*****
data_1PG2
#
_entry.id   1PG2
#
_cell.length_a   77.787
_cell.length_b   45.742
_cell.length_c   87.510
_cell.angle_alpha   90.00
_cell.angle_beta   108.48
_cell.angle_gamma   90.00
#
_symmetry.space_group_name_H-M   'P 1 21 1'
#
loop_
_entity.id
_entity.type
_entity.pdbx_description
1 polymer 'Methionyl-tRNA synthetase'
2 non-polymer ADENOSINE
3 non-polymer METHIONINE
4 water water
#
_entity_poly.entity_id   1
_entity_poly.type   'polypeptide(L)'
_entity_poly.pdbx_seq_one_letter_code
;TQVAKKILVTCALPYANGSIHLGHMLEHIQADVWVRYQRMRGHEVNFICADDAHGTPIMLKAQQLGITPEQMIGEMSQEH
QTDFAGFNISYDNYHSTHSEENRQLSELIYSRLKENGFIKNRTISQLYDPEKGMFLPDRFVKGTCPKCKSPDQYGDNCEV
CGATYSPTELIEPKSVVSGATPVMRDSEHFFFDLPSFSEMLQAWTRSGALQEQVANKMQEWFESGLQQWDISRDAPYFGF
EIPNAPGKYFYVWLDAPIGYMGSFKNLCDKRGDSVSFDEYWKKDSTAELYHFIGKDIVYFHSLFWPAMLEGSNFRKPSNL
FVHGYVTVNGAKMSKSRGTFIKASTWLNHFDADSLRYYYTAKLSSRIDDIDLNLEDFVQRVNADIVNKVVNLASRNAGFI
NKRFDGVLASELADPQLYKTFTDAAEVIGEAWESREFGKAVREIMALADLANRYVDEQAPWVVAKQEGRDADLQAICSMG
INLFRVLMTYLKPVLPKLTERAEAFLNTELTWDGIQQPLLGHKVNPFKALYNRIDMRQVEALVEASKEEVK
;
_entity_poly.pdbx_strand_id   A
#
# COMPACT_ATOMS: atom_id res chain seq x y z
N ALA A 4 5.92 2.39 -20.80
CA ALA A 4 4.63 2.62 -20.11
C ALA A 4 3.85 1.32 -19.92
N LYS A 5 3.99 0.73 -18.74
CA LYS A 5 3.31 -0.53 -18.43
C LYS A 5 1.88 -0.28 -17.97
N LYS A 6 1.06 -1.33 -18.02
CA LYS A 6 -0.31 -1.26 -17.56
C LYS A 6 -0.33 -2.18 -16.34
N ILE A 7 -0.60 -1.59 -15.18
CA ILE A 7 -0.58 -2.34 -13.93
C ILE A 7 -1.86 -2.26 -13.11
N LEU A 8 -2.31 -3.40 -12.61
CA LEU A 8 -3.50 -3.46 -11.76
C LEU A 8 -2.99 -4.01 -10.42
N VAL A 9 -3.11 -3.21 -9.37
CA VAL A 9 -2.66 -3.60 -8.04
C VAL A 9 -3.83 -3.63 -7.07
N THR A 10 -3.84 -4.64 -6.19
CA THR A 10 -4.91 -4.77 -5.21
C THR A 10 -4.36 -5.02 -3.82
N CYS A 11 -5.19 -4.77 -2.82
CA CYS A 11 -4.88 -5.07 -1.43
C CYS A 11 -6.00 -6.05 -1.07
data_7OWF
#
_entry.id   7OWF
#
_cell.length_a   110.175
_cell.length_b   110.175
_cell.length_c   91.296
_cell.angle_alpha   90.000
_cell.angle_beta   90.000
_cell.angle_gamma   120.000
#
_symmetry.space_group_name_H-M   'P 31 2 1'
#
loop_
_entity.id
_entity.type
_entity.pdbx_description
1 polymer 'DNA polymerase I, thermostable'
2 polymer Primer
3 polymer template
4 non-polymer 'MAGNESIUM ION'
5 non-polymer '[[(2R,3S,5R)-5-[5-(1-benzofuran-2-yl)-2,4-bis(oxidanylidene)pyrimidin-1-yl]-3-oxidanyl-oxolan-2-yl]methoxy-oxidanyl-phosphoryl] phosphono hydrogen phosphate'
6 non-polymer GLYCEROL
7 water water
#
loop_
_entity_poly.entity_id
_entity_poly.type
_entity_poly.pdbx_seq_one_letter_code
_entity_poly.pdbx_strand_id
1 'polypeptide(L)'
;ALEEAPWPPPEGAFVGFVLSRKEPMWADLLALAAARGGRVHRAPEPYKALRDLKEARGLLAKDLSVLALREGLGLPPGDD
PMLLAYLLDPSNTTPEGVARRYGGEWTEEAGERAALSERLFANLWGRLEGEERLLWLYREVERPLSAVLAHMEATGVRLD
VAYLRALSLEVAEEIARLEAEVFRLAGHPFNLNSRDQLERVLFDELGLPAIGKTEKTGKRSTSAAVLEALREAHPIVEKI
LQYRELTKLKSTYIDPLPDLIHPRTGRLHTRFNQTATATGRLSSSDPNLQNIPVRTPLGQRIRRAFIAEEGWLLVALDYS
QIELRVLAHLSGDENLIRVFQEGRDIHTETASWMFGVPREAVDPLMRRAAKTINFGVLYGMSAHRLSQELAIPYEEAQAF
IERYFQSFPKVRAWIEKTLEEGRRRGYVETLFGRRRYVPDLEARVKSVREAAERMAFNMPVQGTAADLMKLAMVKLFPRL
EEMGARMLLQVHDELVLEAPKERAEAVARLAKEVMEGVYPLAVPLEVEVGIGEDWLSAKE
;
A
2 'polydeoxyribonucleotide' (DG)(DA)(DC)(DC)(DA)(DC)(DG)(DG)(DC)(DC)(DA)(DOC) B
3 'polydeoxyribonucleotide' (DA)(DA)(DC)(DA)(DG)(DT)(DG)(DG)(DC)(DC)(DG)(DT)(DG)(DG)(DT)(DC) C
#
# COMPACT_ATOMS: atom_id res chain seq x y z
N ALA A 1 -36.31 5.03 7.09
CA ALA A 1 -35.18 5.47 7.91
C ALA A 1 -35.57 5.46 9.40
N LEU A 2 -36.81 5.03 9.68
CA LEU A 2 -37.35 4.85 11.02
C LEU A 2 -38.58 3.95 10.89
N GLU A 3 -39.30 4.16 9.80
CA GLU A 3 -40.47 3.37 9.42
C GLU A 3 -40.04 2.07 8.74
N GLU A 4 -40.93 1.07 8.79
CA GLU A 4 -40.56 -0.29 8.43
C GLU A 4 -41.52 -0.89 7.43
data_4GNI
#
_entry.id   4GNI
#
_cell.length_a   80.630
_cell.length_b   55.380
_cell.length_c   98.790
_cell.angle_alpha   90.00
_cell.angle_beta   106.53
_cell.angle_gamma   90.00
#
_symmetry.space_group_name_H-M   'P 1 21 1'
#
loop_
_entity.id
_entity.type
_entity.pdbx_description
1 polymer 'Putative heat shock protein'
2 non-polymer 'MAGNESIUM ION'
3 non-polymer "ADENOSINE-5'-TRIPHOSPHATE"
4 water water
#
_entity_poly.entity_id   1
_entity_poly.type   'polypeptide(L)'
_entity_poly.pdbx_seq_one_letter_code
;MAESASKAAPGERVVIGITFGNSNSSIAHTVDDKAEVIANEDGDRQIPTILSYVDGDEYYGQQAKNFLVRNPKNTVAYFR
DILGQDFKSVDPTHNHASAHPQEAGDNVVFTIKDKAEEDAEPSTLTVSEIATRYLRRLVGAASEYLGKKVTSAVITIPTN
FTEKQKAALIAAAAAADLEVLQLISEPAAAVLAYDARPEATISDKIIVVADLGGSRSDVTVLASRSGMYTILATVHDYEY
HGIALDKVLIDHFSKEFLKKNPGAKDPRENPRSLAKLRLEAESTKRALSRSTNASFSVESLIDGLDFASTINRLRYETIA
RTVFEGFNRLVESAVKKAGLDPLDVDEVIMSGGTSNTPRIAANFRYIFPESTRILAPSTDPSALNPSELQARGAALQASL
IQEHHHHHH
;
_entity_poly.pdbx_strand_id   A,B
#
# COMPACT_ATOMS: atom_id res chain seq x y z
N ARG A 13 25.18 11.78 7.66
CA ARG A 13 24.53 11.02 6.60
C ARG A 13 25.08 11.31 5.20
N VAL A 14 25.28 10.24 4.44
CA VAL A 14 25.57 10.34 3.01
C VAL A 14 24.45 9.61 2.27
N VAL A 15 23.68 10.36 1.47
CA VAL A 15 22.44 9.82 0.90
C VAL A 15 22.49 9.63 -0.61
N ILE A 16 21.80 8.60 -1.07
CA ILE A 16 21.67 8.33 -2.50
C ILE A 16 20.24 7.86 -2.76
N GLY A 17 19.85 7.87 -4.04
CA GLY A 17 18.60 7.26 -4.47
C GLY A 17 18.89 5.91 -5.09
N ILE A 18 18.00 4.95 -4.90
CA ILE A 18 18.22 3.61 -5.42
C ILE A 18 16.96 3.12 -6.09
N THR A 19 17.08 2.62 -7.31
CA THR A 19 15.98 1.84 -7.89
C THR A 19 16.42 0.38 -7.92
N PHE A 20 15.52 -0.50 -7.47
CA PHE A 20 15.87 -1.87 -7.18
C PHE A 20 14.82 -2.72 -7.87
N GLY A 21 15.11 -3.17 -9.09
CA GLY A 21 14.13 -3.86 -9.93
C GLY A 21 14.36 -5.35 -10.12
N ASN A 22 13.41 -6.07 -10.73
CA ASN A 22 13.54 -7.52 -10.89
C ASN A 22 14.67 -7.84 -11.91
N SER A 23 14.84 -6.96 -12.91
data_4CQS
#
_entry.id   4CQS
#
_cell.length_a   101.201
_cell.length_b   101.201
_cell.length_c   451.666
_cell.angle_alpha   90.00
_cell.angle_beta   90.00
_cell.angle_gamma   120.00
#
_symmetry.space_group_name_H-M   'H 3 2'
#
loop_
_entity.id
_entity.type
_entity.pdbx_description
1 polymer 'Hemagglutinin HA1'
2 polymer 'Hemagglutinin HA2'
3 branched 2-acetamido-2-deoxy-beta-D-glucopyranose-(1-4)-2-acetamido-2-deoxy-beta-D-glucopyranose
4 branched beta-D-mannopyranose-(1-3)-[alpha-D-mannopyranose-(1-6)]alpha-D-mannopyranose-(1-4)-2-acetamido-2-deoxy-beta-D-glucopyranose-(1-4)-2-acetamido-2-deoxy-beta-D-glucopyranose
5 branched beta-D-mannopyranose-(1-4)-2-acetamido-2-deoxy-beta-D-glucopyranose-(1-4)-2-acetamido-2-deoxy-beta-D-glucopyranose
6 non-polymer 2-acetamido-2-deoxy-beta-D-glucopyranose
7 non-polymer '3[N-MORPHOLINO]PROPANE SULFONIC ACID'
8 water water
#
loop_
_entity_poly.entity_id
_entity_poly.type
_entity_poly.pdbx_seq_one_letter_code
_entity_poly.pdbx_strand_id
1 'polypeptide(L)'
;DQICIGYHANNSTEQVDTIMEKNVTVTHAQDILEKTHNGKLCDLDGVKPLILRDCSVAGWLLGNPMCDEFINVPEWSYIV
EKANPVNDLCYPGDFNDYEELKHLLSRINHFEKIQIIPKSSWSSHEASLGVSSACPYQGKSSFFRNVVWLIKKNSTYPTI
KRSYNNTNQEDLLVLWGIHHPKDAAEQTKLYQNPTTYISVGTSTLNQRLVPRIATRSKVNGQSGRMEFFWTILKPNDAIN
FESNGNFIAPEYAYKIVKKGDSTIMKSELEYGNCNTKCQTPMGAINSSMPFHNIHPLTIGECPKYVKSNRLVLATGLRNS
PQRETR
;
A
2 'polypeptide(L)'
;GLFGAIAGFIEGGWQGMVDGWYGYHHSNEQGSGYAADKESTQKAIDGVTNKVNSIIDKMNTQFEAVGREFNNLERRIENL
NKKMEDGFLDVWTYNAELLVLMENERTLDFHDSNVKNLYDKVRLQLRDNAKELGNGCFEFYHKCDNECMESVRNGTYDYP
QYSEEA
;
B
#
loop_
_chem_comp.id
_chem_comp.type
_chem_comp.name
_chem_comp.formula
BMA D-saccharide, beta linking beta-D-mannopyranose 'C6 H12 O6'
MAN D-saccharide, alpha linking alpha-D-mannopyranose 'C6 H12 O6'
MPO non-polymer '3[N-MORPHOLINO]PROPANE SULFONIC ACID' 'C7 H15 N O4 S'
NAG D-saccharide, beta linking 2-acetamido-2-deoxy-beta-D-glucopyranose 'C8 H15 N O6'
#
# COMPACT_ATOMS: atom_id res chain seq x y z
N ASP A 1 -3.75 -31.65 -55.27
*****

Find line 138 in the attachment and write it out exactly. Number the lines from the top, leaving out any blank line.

#